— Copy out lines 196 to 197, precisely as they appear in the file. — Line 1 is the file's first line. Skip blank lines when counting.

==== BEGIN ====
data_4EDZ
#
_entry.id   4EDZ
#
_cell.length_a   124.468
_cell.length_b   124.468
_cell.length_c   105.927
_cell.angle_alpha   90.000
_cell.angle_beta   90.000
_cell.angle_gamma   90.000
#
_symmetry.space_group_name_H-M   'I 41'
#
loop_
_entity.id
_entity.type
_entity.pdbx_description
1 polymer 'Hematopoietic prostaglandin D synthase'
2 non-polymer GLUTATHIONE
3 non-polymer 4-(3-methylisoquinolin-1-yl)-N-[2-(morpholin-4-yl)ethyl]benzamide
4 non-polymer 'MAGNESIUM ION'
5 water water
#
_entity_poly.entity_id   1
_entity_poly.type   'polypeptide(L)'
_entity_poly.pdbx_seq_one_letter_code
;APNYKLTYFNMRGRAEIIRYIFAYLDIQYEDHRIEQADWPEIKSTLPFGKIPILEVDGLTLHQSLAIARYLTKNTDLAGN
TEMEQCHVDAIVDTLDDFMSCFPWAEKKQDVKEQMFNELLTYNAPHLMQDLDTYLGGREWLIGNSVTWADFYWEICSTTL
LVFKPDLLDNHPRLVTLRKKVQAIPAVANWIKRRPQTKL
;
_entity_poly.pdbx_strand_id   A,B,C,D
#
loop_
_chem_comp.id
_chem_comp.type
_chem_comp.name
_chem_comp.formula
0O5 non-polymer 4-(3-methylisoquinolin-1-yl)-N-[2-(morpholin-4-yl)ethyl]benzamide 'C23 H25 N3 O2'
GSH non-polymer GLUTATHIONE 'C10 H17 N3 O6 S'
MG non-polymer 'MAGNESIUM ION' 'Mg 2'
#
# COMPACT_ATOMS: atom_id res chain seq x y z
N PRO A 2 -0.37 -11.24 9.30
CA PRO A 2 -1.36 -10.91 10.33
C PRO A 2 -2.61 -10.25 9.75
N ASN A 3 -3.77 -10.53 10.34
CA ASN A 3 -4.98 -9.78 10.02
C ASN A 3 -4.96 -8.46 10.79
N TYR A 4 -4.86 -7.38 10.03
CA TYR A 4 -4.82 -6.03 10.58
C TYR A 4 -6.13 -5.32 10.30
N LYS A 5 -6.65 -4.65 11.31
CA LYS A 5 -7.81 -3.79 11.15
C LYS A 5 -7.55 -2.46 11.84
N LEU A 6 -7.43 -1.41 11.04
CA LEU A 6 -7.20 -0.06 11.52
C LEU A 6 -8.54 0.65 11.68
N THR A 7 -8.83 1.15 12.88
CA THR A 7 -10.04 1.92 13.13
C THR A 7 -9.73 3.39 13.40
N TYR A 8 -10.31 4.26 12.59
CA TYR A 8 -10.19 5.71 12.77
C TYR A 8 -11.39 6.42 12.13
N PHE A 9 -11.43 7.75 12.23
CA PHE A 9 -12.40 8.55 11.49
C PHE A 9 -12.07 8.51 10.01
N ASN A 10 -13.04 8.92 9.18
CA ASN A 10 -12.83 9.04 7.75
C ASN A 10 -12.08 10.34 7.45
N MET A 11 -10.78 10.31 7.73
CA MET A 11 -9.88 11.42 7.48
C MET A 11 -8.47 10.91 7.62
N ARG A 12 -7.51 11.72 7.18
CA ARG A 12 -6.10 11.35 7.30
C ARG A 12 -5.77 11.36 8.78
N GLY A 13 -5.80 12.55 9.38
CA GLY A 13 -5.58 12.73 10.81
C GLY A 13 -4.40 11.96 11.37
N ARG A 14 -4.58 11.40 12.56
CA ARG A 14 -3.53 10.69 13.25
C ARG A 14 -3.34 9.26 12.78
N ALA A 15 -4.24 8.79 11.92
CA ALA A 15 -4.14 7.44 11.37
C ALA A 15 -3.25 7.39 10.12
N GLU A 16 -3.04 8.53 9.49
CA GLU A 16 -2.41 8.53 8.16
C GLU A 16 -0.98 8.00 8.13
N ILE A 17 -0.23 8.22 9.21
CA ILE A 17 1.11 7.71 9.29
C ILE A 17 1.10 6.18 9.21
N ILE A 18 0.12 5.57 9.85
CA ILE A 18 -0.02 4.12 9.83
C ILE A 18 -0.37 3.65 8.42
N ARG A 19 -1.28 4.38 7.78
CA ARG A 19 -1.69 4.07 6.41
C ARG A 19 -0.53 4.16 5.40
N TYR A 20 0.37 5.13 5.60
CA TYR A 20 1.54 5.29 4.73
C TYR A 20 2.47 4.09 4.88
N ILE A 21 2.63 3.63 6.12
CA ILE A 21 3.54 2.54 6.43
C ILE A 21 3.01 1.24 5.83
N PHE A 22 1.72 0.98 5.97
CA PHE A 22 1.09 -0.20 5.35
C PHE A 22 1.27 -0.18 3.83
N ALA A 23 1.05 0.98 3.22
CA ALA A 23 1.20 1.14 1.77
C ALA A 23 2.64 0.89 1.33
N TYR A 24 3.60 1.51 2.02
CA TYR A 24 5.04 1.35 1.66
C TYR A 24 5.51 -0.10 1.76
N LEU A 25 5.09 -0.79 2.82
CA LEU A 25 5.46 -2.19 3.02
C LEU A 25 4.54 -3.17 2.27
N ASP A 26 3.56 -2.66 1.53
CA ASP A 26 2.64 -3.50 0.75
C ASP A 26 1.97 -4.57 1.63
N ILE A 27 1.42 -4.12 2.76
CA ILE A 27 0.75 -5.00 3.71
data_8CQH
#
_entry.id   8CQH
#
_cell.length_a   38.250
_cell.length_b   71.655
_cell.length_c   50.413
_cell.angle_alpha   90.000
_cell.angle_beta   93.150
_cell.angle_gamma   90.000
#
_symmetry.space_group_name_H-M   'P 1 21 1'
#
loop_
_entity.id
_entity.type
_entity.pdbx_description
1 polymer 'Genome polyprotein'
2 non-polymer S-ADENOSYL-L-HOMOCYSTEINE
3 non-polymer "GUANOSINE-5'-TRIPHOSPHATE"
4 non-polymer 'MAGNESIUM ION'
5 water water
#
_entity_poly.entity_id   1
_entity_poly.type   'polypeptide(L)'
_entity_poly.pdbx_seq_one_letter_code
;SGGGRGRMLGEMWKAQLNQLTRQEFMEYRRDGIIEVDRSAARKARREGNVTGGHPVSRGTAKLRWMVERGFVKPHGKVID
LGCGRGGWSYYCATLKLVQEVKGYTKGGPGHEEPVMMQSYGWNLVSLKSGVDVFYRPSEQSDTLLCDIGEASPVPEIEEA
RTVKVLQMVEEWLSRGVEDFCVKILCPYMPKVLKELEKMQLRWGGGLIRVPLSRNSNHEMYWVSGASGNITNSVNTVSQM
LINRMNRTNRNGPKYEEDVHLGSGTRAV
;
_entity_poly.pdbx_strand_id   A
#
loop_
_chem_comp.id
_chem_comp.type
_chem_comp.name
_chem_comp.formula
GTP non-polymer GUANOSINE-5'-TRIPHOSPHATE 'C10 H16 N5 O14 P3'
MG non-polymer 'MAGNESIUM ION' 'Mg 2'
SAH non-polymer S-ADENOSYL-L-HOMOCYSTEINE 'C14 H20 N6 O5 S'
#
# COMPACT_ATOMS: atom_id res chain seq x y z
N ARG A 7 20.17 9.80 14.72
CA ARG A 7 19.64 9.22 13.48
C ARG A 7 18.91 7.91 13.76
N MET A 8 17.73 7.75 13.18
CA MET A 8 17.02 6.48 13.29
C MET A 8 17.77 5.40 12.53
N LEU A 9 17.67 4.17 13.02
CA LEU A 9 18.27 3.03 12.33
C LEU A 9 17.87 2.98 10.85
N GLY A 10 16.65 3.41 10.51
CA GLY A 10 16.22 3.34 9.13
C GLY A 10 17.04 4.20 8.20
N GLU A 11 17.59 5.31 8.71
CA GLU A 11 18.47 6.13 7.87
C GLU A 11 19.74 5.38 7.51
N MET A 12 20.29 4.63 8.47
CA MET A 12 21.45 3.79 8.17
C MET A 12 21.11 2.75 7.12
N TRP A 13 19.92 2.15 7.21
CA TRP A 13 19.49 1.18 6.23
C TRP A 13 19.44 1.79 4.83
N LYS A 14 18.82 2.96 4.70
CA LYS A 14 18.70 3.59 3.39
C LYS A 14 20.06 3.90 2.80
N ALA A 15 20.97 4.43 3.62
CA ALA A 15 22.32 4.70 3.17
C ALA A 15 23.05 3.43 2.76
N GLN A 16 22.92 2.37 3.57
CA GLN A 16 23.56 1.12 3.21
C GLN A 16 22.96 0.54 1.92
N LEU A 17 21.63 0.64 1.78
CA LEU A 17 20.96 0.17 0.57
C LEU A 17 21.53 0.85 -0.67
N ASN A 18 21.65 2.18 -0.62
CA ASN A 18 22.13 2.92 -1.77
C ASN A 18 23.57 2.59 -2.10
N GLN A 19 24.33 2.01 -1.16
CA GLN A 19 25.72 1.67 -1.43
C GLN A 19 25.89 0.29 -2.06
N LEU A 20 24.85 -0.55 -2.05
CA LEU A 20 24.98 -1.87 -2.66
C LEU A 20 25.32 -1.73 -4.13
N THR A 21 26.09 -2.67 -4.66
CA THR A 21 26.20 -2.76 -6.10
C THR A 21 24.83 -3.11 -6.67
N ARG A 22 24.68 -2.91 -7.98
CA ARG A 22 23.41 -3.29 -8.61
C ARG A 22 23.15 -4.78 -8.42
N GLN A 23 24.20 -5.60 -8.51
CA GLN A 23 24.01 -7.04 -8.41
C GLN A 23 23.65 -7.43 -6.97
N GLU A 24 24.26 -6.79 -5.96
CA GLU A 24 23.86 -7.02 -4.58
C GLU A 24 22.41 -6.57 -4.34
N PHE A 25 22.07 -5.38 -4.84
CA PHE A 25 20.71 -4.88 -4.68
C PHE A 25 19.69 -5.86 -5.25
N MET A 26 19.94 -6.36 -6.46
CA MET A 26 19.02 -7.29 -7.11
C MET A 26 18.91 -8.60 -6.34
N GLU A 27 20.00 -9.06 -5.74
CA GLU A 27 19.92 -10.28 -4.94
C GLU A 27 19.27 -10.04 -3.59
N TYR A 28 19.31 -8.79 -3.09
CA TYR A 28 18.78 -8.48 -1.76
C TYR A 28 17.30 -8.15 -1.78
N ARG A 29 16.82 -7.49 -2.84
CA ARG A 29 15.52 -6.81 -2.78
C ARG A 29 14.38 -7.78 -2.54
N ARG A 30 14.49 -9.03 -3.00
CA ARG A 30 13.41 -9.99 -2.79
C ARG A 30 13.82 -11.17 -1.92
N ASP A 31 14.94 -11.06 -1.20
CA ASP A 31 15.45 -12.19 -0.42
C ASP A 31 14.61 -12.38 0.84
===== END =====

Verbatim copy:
N ASN A 18 21.65 2.18 -0.62
CA ASN A 18 22.13 2.92 -1.77